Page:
Skip to main content
padlock icon - secure page this page is secure

Geoecosystems and Landscape Climate – The Approach to Biodiversity on Landscape Scale

Buy Article:

$24.90 + tax (Refund Policy)

In this article biodiversity is discussed from a geoecological point of view. Geoecology, a subdivision of landscape ecology, deals with the mass-energy budget of an environmental system (“geoecosystem”) in landscape scale dimensions.

As an introduction same of the main principles and approaches are reviewed. Within the Coordinated Project Biodiversity, the geoecological studies examine the role of environmental heterogeneity which mainly depends on the impact of abiotic ecosystem factors, as a driving force for triggering and maintaining biological diversity. Thereby special emphasis is put on soil–plant relationships.

Soils on the steep slopes of the Jurassic mountains have formed in parent material made up of three different quaternary periglacial deposits.

This presence of lithological discontinuities accounts for the high spatial variability of soil physical and chemical properties, entailing a scale-dependency of soil–plant interactions.

First results from the test site Nenzlinger Weide seem to indicate that small-scale patterns of plant species distribution are mainly controlled by biologieal interactions whereas large-scale patterns are greatly influenced by changing soil properties. Nitrogen was found to be the most sensitive element.

Finally first steps are outlined onto a regional analysis of landscape diversity using soil respiration as an indicator.
No Reference information available - sign in for access.
No Citation information available - sign in for access.
No Supplementary Data.
No Article Media
No Metrics


Document Type: Research Article

Publication date: July 1, 1995

More about this publication?
  • GAIA is a peer-reviewed inter- and transdisciplinary journal for scientists and other interested parties concerned with the causes and analyses of environmental and sustainability problems and their solutions.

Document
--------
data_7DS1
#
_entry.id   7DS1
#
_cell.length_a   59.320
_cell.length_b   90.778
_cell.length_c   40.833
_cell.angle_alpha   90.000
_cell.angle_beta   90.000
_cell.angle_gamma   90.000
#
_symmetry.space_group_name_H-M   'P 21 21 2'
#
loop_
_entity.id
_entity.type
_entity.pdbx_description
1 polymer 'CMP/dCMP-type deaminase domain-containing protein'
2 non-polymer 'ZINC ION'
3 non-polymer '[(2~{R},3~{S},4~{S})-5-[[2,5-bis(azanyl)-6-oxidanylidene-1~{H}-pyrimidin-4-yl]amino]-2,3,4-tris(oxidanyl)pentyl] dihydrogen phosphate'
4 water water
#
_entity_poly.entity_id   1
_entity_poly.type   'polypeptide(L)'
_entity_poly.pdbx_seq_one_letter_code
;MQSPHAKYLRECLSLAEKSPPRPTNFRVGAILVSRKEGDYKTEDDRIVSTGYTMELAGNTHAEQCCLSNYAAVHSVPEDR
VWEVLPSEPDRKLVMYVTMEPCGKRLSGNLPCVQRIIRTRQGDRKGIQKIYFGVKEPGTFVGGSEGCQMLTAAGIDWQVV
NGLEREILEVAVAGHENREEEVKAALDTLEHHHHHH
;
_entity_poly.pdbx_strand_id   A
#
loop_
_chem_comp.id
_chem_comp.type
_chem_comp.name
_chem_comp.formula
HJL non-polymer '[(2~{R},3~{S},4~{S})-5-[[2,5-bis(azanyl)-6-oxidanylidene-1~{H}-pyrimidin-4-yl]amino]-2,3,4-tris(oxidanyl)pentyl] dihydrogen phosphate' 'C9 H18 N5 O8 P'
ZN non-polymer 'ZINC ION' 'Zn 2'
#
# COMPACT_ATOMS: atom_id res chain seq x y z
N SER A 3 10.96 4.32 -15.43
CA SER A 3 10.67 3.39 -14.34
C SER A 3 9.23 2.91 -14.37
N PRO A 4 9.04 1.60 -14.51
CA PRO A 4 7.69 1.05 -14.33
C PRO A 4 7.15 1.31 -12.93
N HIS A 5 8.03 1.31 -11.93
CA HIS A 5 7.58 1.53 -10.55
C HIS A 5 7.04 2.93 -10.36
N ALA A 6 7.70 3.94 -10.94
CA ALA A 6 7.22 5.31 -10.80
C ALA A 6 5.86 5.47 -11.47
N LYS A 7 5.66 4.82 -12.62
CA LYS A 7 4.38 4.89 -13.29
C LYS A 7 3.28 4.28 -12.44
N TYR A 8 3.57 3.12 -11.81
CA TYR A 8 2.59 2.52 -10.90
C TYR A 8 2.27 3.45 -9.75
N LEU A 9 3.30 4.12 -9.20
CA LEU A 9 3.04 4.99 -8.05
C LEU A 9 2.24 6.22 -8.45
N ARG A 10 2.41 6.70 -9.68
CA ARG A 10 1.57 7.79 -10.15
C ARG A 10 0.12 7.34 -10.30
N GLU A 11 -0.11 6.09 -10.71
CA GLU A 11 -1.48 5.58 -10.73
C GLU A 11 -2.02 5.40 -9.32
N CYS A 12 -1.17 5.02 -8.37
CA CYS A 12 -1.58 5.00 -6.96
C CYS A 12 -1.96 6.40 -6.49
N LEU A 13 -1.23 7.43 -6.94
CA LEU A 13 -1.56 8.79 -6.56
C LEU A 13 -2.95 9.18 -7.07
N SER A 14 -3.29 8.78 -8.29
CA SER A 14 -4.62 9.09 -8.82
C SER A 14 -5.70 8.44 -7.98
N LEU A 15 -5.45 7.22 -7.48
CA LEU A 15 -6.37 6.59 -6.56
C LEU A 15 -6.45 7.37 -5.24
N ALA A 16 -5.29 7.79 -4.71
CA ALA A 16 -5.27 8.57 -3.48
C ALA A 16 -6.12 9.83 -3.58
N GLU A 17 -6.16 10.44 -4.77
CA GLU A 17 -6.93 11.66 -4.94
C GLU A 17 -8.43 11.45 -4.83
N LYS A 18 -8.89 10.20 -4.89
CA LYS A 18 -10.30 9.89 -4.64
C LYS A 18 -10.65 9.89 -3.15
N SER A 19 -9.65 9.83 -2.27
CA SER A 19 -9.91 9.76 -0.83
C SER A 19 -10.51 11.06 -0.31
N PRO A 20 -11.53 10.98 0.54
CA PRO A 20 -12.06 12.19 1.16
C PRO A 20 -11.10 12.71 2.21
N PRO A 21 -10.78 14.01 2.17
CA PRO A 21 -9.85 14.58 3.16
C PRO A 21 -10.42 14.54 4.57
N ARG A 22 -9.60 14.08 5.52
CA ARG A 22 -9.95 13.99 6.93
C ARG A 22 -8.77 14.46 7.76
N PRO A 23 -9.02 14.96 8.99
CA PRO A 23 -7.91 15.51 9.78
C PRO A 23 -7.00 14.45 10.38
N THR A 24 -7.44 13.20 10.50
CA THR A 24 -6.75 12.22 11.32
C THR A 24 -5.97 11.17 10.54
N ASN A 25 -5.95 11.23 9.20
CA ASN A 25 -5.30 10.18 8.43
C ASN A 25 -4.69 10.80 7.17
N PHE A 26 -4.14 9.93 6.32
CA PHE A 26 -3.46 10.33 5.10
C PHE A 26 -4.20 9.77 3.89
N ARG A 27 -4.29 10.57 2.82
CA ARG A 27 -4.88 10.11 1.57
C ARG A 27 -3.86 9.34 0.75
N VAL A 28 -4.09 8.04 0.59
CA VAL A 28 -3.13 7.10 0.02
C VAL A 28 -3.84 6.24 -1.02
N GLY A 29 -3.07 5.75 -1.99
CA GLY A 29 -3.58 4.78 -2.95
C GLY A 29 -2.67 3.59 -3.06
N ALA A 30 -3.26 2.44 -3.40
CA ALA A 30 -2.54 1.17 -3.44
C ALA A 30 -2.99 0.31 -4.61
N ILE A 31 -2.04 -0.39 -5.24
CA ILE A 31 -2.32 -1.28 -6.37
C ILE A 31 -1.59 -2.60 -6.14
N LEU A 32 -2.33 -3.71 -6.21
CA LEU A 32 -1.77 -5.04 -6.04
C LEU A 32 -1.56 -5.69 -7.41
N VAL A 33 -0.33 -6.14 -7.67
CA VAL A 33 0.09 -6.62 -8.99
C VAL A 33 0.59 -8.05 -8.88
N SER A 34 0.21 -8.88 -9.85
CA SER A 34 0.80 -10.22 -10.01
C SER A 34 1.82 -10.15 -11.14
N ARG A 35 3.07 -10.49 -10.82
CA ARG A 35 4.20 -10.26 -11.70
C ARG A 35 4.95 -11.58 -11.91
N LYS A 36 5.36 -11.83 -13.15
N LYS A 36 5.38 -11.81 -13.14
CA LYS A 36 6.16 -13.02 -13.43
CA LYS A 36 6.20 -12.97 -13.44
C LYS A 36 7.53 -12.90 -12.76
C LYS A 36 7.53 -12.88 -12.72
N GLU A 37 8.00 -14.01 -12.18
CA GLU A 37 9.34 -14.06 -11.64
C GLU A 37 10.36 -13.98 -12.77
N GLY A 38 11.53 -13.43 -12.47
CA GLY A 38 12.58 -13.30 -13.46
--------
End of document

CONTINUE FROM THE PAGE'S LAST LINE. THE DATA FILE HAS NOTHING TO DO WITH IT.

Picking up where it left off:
Environmental problems cannot be solved by one academic discipline. The complex natures of these problems require cooperation across disciplinary boundaries. Since 1991, GAIA has offered a well-balanced and practice-oriented forum for transdisciplinary research. GAIA offers first-hand information on state of the art environmental research and on current solutions to environmental problems. Well-known editors, advisors, and authors work to ensure the high quality of the contributions found in GAIA and a unique transdisciplinary dialogue – in a comprehensible style.

    GAIA is an ISI-journal, listed in the Science Citation Index Expanded, Social Science Citation Index and in Current Contents/Social and Behavioral Sciences.

    All contributions undergo a double-blind peer review.

  • Editorial Board
  • Information for Authors
  • Subscribe to this Title
  • Ingenta Connect is not responsible for the content or availability of external websites
  • Access Key
  • Free content
  • Partial Free content
  • New content
  • Open access content
  • Partial Open access content
  • Subscribed content
  • Partial Subscribed content
  • Free trial content
Cookie Policy
Cookie Policy
Ingenta Connect website makes use of cookies so as to keep track of data that you have filled in. I am Happy with this Find out more